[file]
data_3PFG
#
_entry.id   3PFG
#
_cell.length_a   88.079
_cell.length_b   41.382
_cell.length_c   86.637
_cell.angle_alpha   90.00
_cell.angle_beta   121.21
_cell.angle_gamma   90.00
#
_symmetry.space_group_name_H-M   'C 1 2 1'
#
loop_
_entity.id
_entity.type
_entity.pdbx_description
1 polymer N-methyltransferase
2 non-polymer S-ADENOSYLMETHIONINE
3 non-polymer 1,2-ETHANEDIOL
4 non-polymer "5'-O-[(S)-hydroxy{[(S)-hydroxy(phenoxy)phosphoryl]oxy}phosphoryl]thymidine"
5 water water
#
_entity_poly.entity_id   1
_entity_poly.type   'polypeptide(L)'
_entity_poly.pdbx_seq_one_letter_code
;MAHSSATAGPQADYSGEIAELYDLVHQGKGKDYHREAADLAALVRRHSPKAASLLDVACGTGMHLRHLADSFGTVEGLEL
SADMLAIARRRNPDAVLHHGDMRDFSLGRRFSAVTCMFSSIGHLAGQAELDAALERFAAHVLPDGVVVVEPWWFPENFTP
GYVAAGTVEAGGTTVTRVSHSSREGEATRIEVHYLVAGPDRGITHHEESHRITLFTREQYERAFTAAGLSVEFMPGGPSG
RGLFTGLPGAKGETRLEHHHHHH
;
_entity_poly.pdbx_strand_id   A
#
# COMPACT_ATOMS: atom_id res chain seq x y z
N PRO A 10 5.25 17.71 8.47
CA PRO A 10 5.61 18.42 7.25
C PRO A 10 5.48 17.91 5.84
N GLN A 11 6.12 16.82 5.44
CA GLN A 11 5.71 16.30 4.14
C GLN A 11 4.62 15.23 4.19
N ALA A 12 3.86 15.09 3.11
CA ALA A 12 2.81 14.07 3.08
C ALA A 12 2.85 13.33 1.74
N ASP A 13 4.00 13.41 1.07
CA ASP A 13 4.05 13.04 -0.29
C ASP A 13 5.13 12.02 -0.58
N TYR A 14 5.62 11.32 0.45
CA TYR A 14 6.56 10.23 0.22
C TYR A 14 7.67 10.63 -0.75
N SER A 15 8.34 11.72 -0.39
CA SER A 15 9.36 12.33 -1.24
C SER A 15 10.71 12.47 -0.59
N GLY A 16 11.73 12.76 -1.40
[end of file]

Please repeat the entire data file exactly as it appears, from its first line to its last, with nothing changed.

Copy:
data_3PFG
#
_entry.id   3PFG
#
_cell.length_a   88.079
_cell.length_b   41.382
_cell.length_c   86.637
_cell.angle_alpha   90.00
_cell.angle_beta   121.21
_cell.angle_gamma   90.00
#
_symmetry.space_group_name_H-M   'C 1 2 1'
#
loop_
_entity.id
_entity.type
_entity.pdbx_description
1 polymer N-methyltransferase
2 non-polymer S-ADENOSYLMETHIONINE
3 non-polymer 1,2-ETHANEDIOL
4 non-polymer "5'-O-[(S)-hydroxy{[(S)-hydroxy(phenoxy)phosphoryl]oxy}phosphoryl]thymidine"
5 water water
#
_entity_poly.entity_id   1
_entity_poly.type   'polypeptide(L)'
_entity_poly.pdbx_seq_one_letter_code
;MAHSSATAGPQADYSGEIAELYDLVHQGKGKDYHREAADLAALVRRHSPKAASLLDVACGTGMHLRHLADSFGTVEGLEL
SADMLAIARRRNPDAVLHHGDMRDFSLGRRFSAVTCMFSSIGHLAGQAELDAALERFAAHVLPDGVVVVEPWWFPENFTP
GYVAAGTVEAGGTTVTRVSHSSREGEATRIEVHYLVAGPDRGITHHEESHRITLFTREQYERAFTAAGLSVEFMPGGPSG
RGLFTGLPGAKGETRLEHHHHHH
;
_entity_poly.pdbx_strand_id   A
#
# COMPACT_ATOMS: atom_id res chain seq x y z
N PRO A 10 5.25 17.71 8.47
CA PRO A 10 5.61 18.42 7.25
C PRO A 10 5.48 17.91 5.84
N GLN A 11 6.12 16.82 5.44
CA GLN A 11 5.71 16.30 4.14
C GLN A 11 4.62 15.23 4.19
N ALA A 12 3.86 15.09 3.11
CA ALA A 12 2.81 14.07 3.08
C ALA A 12 2.85 13.33 1.74
N ASP A 13 4.00 13.41 1.07
CA ASP A 13 4.05 13.04 -0.29
C ASP A 13 5.13 12.02 -0.58
N TYR A 14 5.62 11.32 0.45
CA TYR A 14 6.56 10.23 0.22
C TYR A 14 7.67 10.63 -0.75
N SER A 15 8.34 11.72 -0.39
CA SER A 15 9.36 12.33 -1.24
C SER A 15 10.71 12.47 -0.59
N GLY A 16 11.73 12.76 -1.40